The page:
Newspaper article The Florida Times Union

RS&H Creates Wheelchair-Friendly Costumes for Disabled Children; 2-Year-Old Partnership's Goal Is to Make Kids Feel Special on Halloween

Newspaper article The Florida Times Union

RS&H Creates Wheelchair-Friendly Costumes for Disabled Children; 2-Year-Old Partnership's Goal Is to Make Kids Feel Special on Halloween

Article excerpt

Byline: Beth Reese Cravey

Four-year-old Timothy Donohue wanted a Mickey Mouse Roadster Racer costume for Halloween.

Granting that wish would be no small feat, since the Roadster Racer is a miniature racecar with four big wheels, a big engine and Mickey Mouse ears of various sizes. It also had to be big enough to fit around Timothy's wheelchair - he has a severe neurological disorder - and light enough for his parents to push.

But the folks at RS&H, a Jacksonville engineering and architectural firm, took on that project as well as four other over-the-top costumes for disabled children. Over the past week, they unveiled the results to ecstatic children and their families, all clients of the Independent Living Resource Center which serves disabled people across Northeast Florida.

Timothy's Roadster Racer made its debut Monday.

As it was rolled into the RS&H lobby, his eyes widened and his face was transformed into one huge grin. It only got bigger when he was placed in his new wheelchair, donated by the center, which doubled as the racecar driver's seat.

"Are you ready to go?" asked his brother, James, 5.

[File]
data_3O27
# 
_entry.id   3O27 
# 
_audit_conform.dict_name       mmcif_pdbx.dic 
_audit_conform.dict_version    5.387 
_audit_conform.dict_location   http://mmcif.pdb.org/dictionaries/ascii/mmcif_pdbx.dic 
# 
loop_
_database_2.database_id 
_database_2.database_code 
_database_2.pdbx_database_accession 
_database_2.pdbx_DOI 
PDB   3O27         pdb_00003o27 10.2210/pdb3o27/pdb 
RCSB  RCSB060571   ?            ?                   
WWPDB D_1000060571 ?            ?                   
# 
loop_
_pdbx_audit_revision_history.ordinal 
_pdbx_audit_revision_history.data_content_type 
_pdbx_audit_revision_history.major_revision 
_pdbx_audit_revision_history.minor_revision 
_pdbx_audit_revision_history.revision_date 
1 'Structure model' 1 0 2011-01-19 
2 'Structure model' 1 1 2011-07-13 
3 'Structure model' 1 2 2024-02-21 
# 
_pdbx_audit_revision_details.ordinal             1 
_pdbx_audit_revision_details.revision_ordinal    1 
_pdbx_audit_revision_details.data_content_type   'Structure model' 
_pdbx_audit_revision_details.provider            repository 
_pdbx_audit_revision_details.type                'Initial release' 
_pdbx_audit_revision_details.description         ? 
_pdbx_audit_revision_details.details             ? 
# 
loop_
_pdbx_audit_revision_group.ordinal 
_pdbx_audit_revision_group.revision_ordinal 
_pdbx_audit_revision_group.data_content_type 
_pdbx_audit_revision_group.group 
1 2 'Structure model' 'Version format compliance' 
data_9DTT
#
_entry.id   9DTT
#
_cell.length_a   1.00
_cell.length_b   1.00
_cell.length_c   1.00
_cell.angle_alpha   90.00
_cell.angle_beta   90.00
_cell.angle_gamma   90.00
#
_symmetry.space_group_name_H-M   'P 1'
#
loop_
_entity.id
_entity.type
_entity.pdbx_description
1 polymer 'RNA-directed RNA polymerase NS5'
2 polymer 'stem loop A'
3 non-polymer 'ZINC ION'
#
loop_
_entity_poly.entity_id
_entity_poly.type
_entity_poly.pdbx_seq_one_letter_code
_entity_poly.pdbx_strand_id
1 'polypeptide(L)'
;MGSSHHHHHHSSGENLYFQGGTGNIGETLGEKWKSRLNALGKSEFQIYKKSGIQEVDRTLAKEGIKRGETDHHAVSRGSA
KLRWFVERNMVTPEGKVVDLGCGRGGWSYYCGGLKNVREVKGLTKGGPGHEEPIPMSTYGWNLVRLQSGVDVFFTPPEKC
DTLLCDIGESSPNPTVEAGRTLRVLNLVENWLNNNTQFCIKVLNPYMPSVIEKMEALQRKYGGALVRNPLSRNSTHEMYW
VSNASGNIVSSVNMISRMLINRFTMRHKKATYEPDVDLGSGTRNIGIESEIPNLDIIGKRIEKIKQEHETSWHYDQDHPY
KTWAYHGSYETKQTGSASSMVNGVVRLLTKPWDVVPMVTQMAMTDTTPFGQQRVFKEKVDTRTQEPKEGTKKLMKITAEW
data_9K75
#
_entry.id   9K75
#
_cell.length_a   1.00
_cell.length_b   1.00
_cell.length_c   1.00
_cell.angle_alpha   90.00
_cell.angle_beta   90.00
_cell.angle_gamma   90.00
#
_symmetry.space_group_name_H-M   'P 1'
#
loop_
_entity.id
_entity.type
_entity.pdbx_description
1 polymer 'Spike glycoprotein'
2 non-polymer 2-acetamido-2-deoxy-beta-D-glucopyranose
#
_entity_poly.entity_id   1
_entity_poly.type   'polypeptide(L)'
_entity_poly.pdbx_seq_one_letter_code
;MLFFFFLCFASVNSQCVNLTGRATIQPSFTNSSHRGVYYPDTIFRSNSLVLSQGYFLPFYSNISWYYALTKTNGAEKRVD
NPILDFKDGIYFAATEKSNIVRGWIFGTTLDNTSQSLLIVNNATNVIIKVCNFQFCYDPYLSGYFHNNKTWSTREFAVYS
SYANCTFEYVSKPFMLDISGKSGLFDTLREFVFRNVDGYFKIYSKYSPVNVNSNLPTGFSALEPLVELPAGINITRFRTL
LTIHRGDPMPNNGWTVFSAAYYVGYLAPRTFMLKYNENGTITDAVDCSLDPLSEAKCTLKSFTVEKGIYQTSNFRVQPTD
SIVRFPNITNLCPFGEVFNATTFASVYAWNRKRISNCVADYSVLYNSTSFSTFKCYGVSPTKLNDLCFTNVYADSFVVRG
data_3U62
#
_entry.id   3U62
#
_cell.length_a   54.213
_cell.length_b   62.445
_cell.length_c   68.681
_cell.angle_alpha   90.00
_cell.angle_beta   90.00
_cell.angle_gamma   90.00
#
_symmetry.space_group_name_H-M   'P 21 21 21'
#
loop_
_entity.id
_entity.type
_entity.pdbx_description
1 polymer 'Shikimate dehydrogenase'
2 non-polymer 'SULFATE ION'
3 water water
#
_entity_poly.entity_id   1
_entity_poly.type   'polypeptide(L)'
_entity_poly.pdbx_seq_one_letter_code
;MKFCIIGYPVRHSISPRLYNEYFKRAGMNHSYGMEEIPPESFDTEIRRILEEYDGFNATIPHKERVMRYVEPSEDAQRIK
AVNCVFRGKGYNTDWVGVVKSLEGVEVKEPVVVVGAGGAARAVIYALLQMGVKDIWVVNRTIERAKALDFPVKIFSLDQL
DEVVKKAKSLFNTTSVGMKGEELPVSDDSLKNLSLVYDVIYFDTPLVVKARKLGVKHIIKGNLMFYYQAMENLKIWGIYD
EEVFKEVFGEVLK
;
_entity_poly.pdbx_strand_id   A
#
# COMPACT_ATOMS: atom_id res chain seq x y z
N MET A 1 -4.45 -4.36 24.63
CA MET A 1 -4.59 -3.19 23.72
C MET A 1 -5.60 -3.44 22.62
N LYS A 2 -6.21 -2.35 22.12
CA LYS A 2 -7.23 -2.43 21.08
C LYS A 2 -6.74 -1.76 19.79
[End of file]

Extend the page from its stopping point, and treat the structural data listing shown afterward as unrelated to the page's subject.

"Yeah!" said Timothy.

Later, he did "go" when James joyfully pushed him and his racecar up and down the sidewalk outside the building.

"I don't think he's excited at all," deadpanned his father, Terry Donohue.

Donohue then wondered how they would get the racecar home. But the RS&H staff thought of that too and it was easily disassembled for transport. Also, the parts, mostly made of ethylene-vinyl acetate, or eva, foam are easily repaired by a hot glue gun.

"You guys did a great job, thank you so much," said Timothy's mother, Jamie Donohue. "It is amazing."

The Halloween partnership between RS&H and the Independent Living Resource Center stemmed from the friendship of architect Brandon Pourch and the center's executive director, Tyler Morris. Pourch saw an online video of a parent making a costume for a disabled child and approached Morris about doing the same thing.

The children submitted costume requests and the 12- to 14-member RS&H team - led by Pourch; Jeff Barr, an aviation associate; and David Mantia, a construction administration program manager - took it from there. …

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